Why #MeToo Is Complicated for Female Anthropologists

Author: Dr Elizabeth Watt, who finished her PhD in anthropology at the ANU in 2016. Her doctoral thesis explores recent shifts in Aboriginal welfare policy in relation to broader themes of race, class and Indigeneity, based on ethnographic research conducted in the town of Hope Vale on the south east of Cape York. She has been developing these interests since taking up the role of Research Fellow at Alfred Deakin Institute for Globalisation and Citizenship within Deakin University, working with Professor Emma Kowal to explore the current and potential impact of genetic ancestry testing on Aboriginal identification and recognition. 

Way back at the start of 2017, when Harvey Weinstein’s predatory behaviour was still one of Hollywood’s worst kept secrets, The Familiar Strange’s Julia Brown and I got chatting about unpleasant experiences with the opposite sex that female anthropologists tend to have while doing research. After I’d regaled her with some of my best (read: worst) sexual harassment stories, and told her how ill-prepared I’d felt to handle these situations, Julia asked me to come on the TFS podcast and reflect on my experiences for the benefit of other female fledgling ethnographers. Six months later, we recorded the episode airing next week.

A few months on, while our podcast was still in TFS pipeline, the #metoo movement hit the streets. As famous men fell like dominos, the ramifications were felt far beyond the glamorous world of movie making – reaching even the Ivory Towers of academia. Using the #metoophd and #metooanthro hashtags, female graduate students began sharing their stories of powerful older male academics behaving badly. Indeed, commentators went so far as to argue :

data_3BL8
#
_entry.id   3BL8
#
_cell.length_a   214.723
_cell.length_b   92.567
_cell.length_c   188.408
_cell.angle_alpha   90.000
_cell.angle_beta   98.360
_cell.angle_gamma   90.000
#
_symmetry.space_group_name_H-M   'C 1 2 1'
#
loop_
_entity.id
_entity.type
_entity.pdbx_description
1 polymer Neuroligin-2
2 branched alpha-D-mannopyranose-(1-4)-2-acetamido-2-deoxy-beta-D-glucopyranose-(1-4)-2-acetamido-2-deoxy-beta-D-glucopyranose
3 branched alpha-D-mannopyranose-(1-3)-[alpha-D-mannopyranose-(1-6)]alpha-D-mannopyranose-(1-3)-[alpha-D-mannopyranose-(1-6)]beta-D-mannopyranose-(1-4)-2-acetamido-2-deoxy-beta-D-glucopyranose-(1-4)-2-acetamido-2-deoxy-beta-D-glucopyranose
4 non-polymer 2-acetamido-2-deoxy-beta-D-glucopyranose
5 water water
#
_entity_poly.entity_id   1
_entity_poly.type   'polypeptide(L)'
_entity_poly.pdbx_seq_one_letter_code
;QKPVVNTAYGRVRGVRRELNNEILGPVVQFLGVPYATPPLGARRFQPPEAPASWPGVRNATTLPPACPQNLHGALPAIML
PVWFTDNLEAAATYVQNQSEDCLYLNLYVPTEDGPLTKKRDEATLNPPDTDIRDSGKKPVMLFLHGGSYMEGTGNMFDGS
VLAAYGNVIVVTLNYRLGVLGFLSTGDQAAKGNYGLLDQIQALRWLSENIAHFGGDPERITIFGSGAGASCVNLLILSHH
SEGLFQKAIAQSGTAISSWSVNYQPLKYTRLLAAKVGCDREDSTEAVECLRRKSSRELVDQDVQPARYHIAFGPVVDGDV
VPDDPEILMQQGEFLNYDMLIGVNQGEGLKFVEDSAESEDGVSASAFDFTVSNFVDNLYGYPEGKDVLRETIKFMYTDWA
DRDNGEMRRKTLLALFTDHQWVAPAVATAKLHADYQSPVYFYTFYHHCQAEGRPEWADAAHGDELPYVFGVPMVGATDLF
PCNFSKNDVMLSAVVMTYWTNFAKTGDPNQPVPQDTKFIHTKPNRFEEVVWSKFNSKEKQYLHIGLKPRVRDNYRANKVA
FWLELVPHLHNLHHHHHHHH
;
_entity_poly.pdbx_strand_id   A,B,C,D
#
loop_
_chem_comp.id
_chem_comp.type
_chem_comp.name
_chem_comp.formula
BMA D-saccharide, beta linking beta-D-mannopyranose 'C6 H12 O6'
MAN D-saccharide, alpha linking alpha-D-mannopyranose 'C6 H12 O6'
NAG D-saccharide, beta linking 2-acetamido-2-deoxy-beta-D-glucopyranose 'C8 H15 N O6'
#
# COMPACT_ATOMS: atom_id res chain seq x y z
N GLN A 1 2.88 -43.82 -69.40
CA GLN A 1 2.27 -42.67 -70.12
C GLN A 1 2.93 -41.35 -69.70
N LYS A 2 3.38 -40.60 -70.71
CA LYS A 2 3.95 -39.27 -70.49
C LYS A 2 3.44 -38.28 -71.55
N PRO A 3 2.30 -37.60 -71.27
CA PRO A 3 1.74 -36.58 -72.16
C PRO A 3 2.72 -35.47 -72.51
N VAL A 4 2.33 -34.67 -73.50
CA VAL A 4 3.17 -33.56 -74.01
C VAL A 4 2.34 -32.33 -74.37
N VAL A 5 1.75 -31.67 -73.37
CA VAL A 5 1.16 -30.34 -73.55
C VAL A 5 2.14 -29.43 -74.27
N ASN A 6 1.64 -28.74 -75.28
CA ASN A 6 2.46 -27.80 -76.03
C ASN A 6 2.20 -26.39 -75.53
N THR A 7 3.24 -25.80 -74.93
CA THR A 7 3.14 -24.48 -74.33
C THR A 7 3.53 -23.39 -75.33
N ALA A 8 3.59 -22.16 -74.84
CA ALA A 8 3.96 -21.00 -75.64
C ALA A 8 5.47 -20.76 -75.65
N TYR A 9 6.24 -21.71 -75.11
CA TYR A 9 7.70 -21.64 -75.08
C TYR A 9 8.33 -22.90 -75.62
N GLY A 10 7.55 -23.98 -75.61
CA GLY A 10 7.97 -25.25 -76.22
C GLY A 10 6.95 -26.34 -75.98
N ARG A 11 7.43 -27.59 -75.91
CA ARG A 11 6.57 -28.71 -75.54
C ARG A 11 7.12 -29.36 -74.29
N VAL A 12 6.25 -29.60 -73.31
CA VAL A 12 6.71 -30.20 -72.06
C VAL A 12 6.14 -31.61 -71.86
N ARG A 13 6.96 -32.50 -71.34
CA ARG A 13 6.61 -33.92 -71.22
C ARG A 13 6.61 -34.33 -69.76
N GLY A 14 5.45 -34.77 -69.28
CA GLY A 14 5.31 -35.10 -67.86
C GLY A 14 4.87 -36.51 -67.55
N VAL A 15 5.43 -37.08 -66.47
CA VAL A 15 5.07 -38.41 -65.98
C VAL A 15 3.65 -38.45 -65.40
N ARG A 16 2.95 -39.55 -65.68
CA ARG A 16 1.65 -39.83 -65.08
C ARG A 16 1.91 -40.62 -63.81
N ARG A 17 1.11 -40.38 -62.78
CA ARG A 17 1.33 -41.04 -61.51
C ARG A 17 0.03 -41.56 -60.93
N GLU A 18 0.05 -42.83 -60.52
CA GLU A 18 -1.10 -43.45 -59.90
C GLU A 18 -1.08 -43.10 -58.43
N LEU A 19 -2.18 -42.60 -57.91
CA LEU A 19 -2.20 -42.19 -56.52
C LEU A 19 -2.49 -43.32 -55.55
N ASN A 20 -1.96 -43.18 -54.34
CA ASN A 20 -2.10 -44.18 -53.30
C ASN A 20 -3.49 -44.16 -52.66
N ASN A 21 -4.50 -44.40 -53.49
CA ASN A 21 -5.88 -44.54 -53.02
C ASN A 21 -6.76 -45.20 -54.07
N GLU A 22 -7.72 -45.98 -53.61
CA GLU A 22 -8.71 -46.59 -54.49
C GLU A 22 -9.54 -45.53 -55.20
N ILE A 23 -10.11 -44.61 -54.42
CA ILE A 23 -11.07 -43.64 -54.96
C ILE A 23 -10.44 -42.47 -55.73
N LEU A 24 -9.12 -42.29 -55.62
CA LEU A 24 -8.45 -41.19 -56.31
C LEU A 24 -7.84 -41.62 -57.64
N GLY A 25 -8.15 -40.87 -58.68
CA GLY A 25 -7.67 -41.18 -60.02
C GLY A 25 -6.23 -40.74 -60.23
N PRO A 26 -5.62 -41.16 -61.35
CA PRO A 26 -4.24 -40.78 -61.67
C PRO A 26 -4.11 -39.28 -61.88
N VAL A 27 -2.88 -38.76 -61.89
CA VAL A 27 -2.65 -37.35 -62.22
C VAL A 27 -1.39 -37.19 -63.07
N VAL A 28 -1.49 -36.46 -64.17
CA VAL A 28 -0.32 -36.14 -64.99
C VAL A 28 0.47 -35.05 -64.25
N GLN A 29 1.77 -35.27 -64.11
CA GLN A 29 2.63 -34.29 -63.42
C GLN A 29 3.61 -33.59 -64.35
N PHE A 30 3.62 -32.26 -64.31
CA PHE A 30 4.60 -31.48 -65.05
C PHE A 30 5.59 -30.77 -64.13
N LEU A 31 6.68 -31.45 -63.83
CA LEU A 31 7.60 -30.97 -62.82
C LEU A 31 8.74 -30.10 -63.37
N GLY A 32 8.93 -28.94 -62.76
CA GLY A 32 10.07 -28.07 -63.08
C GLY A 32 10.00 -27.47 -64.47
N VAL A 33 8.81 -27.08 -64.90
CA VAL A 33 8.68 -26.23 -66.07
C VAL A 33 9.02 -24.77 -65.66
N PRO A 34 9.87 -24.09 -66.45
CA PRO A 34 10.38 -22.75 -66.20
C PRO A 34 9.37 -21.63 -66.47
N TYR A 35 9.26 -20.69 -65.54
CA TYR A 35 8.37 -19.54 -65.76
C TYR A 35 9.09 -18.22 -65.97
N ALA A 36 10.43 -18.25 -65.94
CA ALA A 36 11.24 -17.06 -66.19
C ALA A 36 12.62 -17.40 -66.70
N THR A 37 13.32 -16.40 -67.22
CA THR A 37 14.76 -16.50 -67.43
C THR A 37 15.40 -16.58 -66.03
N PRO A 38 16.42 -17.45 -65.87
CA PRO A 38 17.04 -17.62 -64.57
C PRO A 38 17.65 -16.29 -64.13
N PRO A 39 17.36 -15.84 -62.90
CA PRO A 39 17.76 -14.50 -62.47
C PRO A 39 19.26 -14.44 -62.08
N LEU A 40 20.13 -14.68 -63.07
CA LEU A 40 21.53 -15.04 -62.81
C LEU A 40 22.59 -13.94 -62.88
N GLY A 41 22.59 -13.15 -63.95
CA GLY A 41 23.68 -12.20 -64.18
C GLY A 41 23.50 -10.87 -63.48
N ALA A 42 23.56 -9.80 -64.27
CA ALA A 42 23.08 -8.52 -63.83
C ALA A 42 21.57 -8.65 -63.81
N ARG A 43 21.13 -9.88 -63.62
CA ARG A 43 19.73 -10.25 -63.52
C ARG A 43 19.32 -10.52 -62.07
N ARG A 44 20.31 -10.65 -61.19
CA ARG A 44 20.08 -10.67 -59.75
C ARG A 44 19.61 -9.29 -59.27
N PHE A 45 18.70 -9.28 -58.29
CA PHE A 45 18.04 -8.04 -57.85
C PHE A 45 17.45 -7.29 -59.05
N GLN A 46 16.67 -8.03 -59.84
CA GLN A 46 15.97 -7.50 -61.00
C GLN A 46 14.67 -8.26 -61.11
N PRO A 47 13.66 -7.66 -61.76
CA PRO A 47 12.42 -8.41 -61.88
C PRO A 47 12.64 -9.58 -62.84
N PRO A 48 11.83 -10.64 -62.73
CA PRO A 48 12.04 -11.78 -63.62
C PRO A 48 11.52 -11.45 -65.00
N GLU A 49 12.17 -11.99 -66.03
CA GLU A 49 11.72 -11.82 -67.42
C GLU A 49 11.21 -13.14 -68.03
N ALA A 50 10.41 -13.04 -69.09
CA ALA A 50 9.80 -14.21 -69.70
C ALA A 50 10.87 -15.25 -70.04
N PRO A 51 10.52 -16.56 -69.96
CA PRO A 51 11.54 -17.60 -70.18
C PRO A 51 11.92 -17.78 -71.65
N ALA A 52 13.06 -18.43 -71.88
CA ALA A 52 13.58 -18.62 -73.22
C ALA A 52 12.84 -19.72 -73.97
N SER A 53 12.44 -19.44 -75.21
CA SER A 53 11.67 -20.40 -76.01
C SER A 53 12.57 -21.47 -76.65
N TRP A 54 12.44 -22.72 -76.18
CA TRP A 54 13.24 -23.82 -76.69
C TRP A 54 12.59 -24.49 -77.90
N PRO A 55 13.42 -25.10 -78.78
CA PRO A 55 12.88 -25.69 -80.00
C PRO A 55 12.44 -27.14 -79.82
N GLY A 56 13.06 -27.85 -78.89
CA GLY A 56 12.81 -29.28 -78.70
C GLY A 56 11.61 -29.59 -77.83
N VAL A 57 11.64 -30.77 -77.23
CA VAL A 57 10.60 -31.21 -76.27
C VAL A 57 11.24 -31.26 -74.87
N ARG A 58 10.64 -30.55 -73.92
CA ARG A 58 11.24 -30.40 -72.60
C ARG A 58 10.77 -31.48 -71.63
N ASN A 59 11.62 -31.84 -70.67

sexual predation is endemic to the power hierarchies of the academy in ways that almost perfectly parallel Hollywood: powerful older men are gatekeepers to vulnerable younger women, use their power for sexual predation, and are then protected by other senior men and women invested more in preserving the power structure than in defending victims.

Now, I know what you’re thinking: this shake-up seems like a perfect prelude to the release of our podcast, right? An ideal time for a conversation between two young women about creepy older, white, male Professors, yeah? The only problem is, I’ve actually never had an issue with an older, white, male Professor. Indeed, people of this demographic have been vital to my early academic career:  offering invaluable support, employment, career advice, publishing opportunities and friendship, and never behaving in a vaguely inappropriate way.